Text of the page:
Senator Keough and I arranged for Mary Mitchell of the Rock Creek Alliance and June Bergquist of the Idaho Department of Environmental Quality to make presentations to the Council.
    Ms. Mitchell provided testimony outlining the concerns the Alliance has with potential impacts of the mine, emphasizing the lessons of history relative to environmental problems associated with mining projects such as those in the Coeur d’Alene, Ida. and Butte, Mont. areas.
    Ms. Berquist expressed appreciation for the agreement reached in the permitting process that would allow Idaho to be a participant in the environmental oversight committee that will be formed if the mine goes into operation, which will be able to implement corrective action if environmental problems develop in mining operations. She expressed concern with the issue of cumulative impacts of mine discharges into Rock Creek that ultimately will reach the Clark Fork and emphasized the need for adequate monitoring to determine if long-term detrimental effects will occur as a result of mine operations.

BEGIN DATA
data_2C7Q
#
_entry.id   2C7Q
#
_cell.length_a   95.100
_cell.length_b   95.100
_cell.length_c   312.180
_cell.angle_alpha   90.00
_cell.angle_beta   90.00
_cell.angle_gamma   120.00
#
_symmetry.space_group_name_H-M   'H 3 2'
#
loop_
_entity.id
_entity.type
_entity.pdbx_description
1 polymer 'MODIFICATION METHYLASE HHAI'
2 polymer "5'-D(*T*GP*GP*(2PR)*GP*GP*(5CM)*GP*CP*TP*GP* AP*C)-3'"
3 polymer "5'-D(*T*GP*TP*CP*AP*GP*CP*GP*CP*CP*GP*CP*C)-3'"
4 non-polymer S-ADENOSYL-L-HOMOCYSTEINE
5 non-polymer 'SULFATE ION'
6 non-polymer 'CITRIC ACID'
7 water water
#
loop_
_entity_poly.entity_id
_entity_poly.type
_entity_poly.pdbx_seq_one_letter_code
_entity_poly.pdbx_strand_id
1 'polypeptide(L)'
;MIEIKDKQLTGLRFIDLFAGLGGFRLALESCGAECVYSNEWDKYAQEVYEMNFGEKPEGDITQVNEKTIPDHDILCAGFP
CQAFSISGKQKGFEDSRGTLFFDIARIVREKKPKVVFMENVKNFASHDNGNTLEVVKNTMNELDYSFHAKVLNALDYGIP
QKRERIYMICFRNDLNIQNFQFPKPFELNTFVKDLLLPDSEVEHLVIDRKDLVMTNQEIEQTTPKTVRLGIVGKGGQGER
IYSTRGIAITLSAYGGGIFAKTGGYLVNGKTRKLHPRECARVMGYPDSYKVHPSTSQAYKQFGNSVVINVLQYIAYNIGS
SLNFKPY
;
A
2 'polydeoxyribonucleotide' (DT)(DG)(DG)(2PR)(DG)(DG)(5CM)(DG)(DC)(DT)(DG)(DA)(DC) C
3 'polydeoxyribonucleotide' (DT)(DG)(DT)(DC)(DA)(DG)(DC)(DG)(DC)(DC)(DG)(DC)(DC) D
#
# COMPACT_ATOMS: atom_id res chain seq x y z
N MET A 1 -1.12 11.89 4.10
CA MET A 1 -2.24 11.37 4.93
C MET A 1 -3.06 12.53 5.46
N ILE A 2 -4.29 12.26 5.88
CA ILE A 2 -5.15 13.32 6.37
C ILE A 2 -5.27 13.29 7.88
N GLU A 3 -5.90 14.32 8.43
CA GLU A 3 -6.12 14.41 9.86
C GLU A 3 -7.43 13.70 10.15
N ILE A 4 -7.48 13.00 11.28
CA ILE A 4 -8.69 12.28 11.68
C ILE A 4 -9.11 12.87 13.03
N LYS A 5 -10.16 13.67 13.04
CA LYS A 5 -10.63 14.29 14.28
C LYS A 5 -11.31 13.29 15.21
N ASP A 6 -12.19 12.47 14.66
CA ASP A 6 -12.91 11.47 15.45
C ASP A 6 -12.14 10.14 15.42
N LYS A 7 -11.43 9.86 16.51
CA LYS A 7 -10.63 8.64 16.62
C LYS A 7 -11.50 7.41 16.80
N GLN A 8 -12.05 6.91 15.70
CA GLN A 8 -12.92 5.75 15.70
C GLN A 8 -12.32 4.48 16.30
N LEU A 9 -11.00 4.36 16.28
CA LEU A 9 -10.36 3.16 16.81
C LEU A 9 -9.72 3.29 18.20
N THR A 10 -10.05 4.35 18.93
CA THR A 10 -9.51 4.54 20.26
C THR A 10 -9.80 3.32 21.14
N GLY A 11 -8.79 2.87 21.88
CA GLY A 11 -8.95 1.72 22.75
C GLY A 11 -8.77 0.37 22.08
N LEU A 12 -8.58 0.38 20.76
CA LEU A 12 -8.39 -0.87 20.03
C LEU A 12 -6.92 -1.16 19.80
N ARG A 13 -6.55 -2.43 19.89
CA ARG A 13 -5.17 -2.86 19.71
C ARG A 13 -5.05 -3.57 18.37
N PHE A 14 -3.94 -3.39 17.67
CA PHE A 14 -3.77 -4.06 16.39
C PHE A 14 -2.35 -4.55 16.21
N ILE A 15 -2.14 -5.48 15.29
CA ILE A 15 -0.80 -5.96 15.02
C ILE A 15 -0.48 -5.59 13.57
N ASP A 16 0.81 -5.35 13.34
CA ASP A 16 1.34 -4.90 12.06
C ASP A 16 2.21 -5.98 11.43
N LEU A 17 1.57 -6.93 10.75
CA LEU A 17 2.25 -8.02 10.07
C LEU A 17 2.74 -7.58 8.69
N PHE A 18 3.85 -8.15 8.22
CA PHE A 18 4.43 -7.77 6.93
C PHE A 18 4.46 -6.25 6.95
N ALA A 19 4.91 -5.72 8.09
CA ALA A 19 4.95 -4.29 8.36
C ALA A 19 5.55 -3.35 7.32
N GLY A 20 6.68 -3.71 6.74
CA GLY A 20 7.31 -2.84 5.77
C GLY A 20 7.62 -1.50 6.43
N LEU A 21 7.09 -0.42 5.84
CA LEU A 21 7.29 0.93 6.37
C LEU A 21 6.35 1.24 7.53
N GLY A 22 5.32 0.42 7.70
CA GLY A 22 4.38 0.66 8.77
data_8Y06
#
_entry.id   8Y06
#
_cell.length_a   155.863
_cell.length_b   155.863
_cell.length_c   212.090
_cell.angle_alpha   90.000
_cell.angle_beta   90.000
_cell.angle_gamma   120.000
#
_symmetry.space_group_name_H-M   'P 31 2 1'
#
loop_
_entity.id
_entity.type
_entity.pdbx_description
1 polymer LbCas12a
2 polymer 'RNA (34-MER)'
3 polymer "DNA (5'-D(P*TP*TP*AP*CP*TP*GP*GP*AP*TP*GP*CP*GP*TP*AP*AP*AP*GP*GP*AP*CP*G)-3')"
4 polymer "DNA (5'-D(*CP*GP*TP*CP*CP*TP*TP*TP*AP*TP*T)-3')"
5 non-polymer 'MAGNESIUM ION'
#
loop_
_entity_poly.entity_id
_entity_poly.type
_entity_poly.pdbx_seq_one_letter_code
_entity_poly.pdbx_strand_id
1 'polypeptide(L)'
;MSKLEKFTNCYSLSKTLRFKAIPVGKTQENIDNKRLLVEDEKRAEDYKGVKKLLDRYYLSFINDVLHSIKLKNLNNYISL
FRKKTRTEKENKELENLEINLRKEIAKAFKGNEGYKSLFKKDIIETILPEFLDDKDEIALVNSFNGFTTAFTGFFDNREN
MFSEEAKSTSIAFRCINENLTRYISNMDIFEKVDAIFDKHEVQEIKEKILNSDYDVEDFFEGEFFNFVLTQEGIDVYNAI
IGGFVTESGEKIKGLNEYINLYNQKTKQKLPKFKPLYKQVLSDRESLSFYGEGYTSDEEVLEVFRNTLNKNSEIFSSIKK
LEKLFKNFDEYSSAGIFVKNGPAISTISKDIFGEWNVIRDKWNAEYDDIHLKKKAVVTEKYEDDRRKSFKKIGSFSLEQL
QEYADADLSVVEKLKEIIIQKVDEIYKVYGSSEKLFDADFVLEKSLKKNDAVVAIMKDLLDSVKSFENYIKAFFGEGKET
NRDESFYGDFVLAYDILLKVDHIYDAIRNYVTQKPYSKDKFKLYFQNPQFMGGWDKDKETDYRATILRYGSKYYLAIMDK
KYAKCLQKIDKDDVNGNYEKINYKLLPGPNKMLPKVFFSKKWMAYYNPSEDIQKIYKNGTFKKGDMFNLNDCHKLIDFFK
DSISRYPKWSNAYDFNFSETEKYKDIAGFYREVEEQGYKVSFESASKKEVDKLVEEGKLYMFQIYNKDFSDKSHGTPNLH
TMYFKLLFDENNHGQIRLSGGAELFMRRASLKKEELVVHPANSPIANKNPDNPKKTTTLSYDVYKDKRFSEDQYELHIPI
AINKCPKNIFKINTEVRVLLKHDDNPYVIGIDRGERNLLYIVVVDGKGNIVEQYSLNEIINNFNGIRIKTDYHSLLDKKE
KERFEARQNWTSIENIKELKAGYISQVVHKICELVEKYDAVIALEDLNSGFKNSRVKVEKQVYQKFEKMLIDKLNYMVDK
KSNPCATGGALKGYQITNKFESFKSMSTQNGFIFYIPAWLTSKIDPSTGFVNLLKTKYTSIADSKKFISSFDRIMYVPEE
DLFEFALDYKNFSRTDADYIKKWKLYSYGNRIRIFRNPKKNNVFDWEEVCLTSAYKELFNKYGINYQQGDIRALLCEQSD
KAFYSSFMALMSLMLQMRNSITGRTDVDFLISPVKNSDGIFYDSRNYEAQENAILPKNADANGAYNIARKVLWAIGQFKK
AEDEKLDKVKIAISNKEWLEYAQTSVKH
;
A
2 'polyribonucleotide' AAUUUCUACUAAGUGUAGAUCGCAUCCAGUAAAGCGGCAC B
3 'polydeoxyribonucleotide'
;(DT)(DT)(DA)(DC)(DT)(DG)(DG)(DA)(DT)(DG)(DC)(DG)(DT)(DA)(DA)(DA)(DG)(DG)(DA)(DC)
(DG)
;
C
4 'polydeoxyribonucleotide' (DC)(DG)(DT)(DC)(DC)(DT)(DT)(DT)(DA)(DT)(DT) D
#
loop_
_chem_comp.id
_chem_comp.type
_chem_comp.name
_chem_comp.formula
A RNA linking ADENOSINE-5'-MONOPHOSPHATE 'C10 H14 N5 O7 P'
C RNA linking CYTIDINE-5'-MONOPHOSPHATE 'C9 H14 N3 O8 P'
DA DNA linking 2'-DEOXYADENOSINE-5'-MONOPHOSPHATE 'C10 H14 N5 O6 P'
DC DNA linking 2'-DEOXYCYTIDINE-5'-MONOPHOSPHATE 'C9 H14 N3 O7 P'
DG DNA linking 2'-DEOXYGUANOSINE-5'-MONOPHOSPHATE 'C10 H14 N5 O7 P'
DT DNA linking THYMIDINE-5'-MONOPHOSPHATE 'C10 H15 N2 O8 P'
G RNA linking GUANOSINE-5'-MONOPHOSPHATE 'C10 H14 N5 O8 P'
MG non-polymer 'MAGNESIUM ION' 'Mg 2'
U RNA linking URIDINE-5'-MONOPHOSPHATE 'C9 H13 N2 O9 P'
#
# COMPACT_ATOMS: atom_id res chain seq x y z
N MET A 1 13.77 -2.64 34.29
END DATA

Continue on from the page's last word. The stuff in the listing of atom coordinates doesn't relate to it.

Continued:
Unfortunately, the Montana representatives on the Council were not made aware of Rock Creek Mine being an agenda item and were concerned about being “blindsided” by Idaho. This was an oversight by those setting up the agenda and I expect Montana to take the opportunity to discuss their perspective of the mine in a future Council meeting. Even though not everyone knew before the meeting that the mine would be discussed, I think it was beneficial to the Council to hear the Rock Creek issue. I also believe Montana was okay with most of the discussion, especially since they have the opportunity in future meetings to express their thoughts on the mine.